I thought the good folks over at the NYFF were kidding when they described Whiplash as “Full Metal Jacket at Julliard.” I’ve been burned by their film descriptions before, so I couldn’t trust something that just sounded so brilliant. I mean, that’s one hell of a pitch. But sticking with my rule of going into films blind, I left it at that. I didn’t watch the trailer, nor did I seek out the short film that raised the money to fund the feature. I didn’t even listen to “Whiplash.”
But that pitch pulled me in. And much to my surprise, it’s shockingly fitting. And to be honest, it’s even better than it sounds.
[This review was originally posted as part of our coverage of the 52nd New York Film Festival. It is being reposted to coincide with the film’s theatrical release.]
Director: Damien Chazelle
Release Date: October 10, 2014 (Limited)
This is “Whiplash”:
That song is your litmus test for the film. If you do not like that song, you won’t like Whiplash. You hear bits and pieces of the song over and over again, and if your delicate ears can’t deal with the jazzy brilliance, you 1) Need to seriously reconsider your life decisions, and 2) Should avoid Whiplash like the plague. But let’s assume that you’re a rational human being with decent taste in music. Pretty great song, right? It’s also really, really difficult for a drummer to play correctly.
And so it makes sense that “Whiplash” is a go-to track for Studio Band, the most prestigious Jazz group in the most prestigious music conservatory in America. Everyone at the school wants to be in Studio Band, but only a select few can make that leap. And doing so means interacting directly with Terence Fletcher (J.K. Simmons). The man is absolutely vicious, his rapid fire insults would have made Kubrick proud, and he serves to make a band feel like a military platoon.
Fletcher is an amalgamation of actual people. The film was inspired by director Damien Chazelle’s own experiences as a drummer in high school under the tutelage of a particularly cruel instructor. But Fletcher is more than that, taking in the worst qualities of instructors that various consultants on the film had had. Fletcher is all of them. He’s the worst of the worst.
But he’s not as bad as Andrew Neyman.
If I were to describe Andrew Neyman (Miles Teller) in two words, they would be “Whiny brat.” He’s an awful person. The worst kind of person, really, because he’s really good, knows it, and revels in it. People who think they’re really good and aren’t are annoying, but they can be dismissed. Neyman is really, really good (more on that later), but he’s a total dick about it. And that’s a shame, because he isn’t just a natural talent who shows up and blows everyone away. He has to work really hard to be the best. He literally moves his mattress into a practice room so he can practice whenever and forever. He plays and plays until his hands are raw and bleeding. Yeah, those are the traits of a crazy person, but so what? That’s what it takes to be the best. If he had any likable traits, I’d have totally been on his side. (Especially since I’m a drummer, and I know just how freaking hard that stuff is to pull off.)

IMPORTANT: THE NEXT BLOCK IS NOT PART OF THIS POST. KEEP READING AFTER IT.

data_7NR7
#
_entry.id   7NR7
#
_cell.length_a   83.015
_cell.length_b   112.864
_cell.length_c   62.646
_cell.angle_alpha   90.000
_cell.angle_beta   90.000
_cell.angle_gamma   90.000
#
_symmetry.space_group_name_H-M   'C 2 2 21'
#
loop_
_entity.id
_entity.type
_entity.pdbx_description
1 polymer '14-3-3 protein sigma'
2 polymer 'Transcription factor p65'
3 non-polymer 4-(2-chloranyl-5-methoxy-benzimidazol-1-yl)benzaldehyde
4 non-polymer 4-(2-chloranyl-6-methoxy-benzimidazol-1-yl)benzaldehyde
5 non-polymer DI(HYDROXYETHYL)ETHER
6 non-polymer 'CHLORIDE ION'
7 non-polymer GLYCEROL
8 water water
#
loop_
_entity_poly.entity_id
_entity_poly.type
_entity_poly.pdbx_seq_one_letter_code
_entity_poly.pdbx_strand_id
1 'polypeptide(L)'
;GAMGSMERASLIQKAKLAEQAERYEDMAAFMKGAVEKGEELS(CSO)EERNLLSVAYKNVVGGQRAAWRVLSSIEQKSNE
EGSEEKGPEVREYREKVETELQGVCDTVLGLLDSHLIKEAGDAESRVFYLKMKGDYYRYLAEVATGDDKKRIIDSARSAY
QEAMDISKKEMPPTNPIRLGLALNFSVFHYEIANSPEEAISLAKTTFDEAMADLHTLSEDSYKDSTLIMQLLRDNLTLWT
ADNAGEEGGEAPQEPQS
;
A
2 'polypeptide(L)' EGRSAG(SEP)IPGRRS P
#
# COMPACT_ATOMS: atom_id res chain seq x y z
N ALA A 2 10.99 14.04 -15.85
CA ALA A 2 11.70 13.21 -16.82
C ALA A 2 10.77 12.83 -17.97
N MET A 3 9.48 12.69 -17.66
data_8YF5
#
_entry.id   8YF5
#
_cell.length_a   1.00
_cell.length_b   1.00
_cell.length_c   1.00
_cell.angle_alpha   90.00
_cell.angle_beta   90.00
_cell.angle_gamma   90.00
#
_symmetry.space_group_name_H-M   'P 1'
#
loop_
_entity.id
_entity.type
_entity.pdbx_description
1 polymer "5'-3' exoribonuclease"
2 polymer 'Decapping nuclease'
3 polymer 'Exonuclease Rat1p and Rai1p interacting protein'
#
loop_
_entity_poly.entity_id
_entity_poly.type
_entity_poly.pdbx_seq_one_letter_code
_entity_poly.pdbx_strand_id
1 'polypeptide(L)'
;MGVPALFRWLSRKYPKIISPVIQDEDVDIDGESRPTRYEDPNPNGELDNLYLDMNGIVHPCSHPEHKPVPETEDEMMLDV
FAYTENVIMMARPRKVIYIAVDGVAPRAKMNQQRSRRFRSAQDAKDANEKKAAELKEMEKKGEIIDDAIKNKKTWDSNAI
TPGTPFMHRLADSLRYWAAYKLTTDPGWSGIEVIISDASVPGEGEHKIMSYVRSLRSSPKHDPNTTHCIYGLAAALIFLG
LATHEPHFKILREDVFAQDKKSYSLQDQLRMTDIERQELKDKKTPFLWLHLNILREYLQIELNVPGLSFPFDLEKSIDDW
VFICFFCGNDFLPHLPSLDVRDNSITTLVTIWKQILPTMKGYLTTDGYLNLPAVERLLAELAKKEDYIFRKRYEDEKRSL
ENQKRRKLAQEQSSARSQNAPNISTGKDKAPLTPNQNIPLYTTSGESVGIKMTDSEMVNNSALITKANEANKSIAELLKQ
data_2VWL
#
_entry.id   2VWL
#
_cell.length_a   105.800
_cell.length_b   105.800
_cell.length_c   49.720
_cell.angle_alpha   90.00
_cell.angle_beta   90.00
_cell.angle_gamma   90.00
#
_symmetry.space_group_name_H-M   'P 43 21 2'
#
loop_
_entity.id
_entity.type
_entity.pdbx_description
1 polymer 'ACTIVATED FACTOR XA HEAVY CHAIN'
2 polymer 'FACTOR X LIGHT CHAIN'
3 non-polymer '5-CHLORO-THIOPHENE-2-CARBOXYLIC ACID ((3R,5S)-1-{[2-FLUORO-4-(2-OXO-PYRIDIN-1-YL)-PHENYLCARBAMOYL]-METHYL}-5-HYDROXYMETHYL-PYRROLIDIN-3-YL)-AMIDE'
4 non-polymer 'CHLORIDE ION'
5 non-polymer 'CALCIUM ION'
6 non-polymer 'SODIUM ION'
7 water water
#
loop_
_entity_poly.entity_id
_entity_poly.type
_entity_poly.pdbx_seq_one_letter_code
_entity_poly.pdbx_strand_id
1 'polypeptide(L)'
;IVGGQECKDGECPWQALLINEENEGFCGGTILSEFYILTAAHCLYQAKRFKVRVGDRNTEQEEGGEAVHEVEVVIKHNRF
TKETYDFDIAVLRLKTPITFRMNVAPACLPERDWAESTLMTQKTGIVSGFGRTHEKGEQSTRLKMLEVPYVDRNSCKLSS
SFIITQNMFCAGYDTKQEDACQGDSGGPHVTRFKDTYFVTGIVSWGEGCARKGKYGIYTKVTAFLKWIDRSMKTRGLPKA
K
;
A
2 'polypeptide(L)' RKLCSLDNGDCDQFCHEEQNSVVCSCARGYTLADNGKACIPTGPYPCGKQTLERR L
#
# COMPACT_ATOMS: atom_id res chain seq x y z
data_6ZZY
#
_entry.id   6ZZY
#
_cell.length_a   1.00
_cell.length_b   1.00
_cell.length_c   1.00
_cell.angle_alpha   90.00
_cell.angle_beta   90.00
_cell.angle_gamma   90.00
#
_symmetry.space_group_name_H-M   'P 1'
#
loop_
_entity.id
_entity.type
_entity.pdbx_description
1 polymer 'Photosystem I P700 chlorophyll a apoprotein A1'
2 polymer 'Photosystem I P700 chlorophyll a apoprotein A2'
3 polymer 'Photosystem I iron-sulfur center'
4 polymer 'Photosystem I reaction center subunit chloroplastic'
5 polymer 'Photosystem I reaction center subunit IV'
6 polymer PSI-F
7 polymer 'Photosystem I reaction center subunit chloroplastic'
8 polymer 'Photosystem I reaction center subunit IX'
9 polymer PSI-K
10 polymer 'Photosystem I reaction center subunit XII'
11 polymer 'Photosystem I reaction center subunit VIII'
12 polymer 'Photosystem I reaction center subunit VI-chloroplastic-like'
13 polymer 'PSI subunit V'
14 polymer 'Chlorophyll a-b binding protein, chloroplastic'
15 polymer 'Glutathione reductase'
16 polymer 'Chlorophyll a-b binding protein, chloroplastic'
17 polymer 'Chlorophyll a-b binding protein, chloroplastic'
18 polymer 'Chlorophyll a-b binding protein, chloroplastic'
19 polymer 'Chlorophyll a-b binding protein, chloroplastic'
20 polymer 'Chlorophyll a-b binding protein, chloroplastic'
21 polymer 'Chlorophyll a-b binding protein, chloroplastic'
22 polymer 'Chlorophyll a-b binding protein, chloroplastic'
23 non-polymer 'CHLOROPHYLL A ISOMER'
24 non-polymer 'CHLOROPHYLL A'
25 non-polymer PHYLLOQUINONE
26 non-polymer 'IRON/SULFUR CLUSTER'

But alas. Neyman won’t allow for anything verging on sympathy. The hard work is admirable (and necessary), but it comes at the expense of his outside interactions and basically anything at all that could humanize him. He wants to become one of The Greats because then people will know His name and worship at the altar of Neyman. Everyone around him just gets in the way. I’ve met people like Andrew Neyman. I don’t like them. And I don’t like him.
This meant that certain scenes simply didn’t work for me on an emotional level. I was rooting for Andrew Neyman to fail, and when things began to fall apart for him I was cheering along. So in a pivotal scene at home where Andrew’s family essentially ignores his accomplishments in favor of his brother’s Division III football accolades, I was caught between my hatred for him and a feeling of total understanding. Having done primarily artistic things with much of my life (music, theater, writing), I’ve had plenty of moments where my own accomplishments were belittled by comparison. Not from family, but from others. Andrew Neyman is in the best band at the best music school, and his family doesn’t care. That should be extremely depressing, but it’s not, and Andrew lashes out in a way that just makes him even less sympathetic.
But scenes like that also highlight an undeniable truth: Whiplash feels right. Even though I hated Neyman, he felt like an actual person. Terence Fletcher occasionally threatens to turn into a cartoonish villain (and arguably his final gesture of ill will tips the scales a bit), but he still feels like a person who could exist. Who does exist. All throughout, nothing feels forced or artificial. It’s just natural, and it’s a testament to both the performers and writer/director Damien Chazelle that my issues with the characters merely tempered my enjoyment of the film rather than outright ruined it.
But more than anything else, it’s Whiplash‘s soundtrack that makes the film so fascinating. Not only is the music incredible (if the soundtrack doesn’t hit Spotify soon, I may very well be buying a CD for the first time in years) but watching the performances develop over the film’s 106 minute runtime is extremely gratifying both as someone who is not particularly good at music and also as someone who appreciates the talent that goes into making it great.